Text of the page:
Mrs Brown’s Boys actor on latest tax defaulters’ list

Latest list also includes TV presenter Mark Cagney and trainer Alan Fleming

Mrs Brown’s Boys Buster (Danny O’Carroll) Screengrab: BBC

Mrs Brown’s Boys actor Daniel O’Carroll was among 73 individuals and firms who made settlements in the latest list of tax defaulters.

Mr O’Carroll, son of comedian Brendan O’Carroll, stars as Buster Brady in the hit TV show. He paid nearly €126,000 in tax interest and penalties for underdeclaring income tax and for the non-declaration of Capital Acquisitions Tax.

Other actors from the show were last year linked to an offshore tax structure that helped them avoid hundreds of thousands of euro in tax. Details of the structure, which involved trusts in the Seychelles and Mauritius, emerged as part of the so-called Paradise Papers.

While three actors from Mrs Brown’s Boys used the scheme, Mr O’Carroll and his wife, Amanda Woods, did not.


The Paradise Papers indicated that separate trusts were set up in Mauritius for Mr O’Carroll and his wife at the request of UK-based accountant Roy Lyness, who does the accounts for the Mrs Brown’s Boys global operation, though it was reported that they were never used by them.

The latest tax defaulters’ list, published on Tuesday by Revenue, provides details of 73 taxpayers who have made settlements totalling €12.7 million in the final quarter of last year.

Mark Cagney, presenter of TV3's long-running morning show Ireland AM, was another well-known personality on the list. He paid just over €37,000 in tax interest and penalties for underdeclaring income tax and VAT, according to Revenue's latest list of defaulters.

Mr Cagney, with an address in Sutton Park in Dublin 13, told The Irish Times that a recent audit by the Revenue had uncovered an accounting error, which, when brought to his attention, was settled immediately.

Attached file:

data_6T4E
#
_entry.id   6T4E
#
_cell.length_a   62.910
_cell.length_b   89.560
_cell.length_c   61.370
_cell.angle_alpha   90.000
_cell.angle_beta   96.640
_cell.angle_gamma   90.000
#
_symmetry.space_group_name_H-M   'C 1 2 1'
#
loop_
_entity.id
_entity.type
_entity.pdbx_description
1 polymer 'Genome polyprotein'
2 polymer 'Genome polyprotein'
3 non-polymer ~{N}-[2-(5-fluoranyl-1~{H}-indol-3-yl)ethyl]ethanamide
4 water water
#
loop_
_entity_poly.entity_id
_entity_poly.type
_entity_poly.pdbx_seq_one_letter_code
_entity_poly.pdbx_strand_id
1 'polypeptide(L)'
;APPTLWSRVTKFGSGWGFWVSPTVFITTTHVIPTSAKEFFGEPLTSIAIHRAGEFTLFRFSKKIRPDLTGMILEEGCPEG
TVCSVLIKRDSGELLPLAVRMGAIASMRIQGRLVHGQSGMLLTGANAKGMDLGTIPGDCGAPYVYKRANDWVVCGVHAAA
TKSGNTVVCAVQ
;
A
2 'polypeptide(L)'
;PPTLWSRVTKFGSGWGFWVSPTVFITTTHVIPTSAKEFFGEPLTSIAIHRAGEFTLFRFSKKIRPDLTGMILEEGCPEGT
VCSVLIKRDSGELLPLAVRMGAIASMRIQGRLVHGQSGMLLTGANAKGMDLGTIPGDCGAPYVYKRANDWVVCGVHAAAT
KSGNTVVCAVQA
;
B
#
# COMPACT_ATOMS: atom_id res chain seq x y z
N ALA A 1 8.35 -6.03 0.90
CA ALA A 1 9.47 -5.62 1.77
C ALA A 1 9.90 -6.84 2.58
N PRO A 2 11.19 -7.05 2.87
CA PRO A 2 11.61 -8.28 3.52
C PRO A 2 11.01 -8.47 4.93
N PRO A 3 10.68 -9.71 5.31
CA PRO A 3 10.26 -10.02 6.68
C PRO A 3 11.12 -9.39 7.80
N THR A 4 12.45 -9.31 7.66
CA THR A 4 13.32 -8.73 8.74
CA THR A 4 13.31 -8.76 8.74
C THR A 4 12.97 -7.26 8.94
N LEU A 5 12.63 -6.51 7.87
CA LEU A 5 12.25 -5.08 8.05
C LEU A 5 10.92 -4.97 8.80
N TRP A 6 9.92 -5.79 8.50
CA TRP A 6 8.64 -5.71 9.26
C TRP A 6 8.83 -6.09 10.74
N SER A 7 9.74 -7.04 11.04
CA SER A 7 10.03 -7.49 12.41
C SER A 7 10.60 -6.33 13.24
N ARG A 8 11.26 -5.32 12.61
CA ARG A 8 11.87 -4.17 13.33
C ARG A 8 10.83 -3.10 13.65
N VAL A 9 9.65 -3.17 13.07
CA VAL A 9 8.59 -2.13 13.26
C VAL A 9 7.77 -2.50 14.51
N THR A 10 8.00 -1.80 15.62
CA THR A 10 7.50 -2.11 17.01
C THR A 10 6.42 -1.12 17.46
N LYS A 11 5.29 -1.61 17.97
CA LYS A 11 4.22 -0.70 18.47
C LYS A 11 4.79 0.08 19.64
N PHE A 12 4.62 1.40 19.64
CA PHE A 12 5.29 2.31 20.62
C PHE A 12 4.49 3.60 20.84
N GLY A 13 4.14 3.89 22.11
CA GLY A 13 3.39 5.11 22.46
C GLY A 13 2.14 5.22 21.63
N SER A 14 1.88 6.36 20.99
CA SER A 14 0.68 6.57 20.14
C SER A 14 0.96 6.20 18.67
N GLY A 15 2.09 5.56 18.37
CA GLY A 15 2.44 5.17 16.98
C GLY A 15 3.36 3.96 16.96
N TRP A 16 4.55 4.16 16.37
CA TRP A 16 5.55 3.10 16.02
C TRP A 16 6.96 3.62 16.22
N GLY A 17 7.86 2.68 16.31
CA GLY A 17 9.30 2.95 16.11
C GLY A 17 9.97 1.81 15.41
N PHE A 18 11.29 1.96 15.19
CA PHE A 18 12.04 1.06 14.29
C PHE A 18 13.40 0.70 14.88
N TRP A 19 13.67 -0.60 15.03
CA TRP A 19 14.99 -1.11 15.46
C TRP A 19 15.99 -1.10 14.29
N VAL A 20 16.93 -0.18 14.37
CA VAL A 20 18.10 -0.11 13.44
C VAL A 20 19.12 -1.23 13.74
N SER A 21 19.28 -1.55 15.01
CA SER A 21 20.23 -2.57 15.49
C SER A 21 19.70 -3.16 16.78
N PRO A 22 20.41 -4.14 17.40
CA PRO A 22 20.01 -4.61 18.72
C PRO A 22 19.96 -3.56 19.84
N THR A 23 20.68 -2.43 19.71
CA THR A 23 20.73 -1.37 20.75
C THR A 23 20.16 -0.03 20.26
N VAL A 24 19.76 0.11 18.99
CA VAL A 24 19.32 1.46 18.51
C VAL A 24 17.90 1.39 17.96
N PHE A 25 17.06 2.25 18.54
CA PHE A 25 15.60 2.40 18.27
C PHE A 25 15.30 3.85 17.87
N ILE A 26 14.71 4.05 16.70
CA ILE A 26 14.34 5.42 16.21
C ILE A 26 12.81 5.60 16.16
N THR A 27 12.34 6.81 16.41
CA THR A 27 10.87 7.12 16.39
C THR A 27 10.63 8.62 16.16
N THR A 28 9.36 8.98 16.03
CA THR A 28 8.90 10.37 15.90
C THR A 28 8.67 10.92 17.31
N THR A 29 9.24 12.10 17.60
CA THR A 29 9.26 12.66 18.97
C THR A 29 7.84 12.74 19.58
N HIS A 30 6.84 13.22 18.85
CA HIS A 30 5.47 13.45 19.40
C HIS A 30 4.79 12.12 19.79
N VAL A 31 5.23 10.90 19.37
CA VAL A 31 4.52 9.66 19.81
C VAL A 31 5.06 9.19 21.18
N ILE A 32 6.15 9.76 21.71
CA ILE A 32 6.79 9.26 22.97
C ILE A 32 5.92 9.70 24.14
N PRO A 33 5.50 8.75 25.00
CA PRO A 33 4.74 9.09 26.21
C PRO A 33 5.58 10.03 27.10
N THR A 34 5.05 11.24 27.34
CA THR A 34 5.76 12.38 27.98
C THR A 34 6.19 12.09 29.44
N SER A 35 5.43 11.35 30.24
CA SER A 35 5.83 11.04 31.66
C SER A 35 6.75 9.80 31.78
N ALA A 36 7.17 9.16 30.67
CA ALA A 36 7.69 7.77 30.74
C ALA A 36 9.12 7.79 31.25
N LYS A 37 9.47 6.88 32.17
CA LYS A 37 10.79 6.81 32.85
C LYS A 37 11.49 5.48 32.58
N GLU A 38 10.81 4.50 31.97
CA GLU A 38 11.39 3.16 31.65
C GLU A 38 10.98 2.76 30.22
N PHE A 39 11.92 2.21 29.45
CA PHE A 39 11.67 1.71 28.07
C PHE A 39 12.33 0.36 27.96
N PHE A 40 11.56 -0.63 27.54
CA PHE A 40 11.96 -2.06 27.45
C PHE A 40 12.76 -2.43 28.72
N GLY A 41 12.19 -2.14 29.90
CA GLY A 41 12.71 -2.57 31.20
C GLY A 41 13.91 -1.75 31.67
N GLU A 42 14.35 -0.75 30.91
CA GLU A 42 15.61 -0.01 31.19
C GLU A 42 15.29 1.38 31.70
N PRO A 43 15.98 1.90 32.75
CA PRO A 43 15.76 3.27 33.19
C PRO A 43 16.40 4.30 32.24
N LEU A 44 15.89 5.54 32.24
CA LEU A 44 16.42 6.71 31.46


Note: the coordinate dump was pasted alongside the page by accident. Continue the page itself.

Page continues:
The biggest tax settlement was made by Dublin-based Seces International Trade Ltd, which provides phone repair services and sells hair products. The company, which has an address in Moore St, Dublin 1, made a settlement for more than €1.2 million on foot of an investigation by Revenue.

The liability stemmed from the company’s underdeclaration of corporation tax, VAT, PAYE, PRSI and the universal social charge (USC).

Kenmare-based food entrepreneur Nathalie Benoit, who ran the former Kenmare Salmon Company with her now-deceased husband Remy, made a settlement for just under €136,000 for underdeclaring income tax and VAT.

Irish racehorse trainer Alan Fleming of Tullyeast Limited, with an address in Terenure, Dublin 6W, made a settlement of close to €184, 000 for not declaring the correct level of VAT. Mr Fleming is expected to have up to five runners in the upcoming Cheltenham festival, including a former Cheltenham winner Tully East.

Another notable entity on the list was West Cork department store Burkes of Bantry, a family-run business in operation since 1898. The company was hit with a tax bill of close to €183,000 for underdeclaring Vat.


Haulage companies also featured prominently on the latest list, accounting for several of the largest settlements.

Of these, Cork-based Transbound made the largest settlement for just under €1 million for underdeclaring VAT while Co Galway-based P&J Gillane agreed to pay just under €484,000 for the under-declaration of PAYE, PRSI,USC and VAT.

A financial firm and commercial property company with the same address and the same directors each made settlements for close to €250,000. City Financial Marketing Group, with an address of 70 Northumberland Road, Ballsbridge, Dublin 4, agreed to pay €236,108 for the underdeclaration of PAYE, PRSI and USC. Also at the same address Crossroads Property Management Limited, decribed as a commercial property lessor, agreed a settlement of just over 245,000.

Medical consultant John McDonnell, who runs John McDonnell Anaesthetist Limited, and medical practitioner Philippa Kildea Shine separately made settlements of €241,000 and €76,250. Both were registered as the address, 11 Carraig an Iolair, Barna, Co Galway.

Overall, Revenue said there were 73 cases with settlements amouting to €12.7 million for the three-month period. Some 37 cases were for amounts exceeding €100,000, while five exceeded €500,000.

During the three-month period, Revenue said there were a total of 1,120 Revenue audit and investigations, together with 22,515 risk management interventions settled, resulting in a yield of €132.30 million in tax, interest, and penalties.

Eoin Burke-Kennedy

Eoin Burke-Kennedy

Eoin Burke-Kennedy is Economics Correspondent of The Irish Times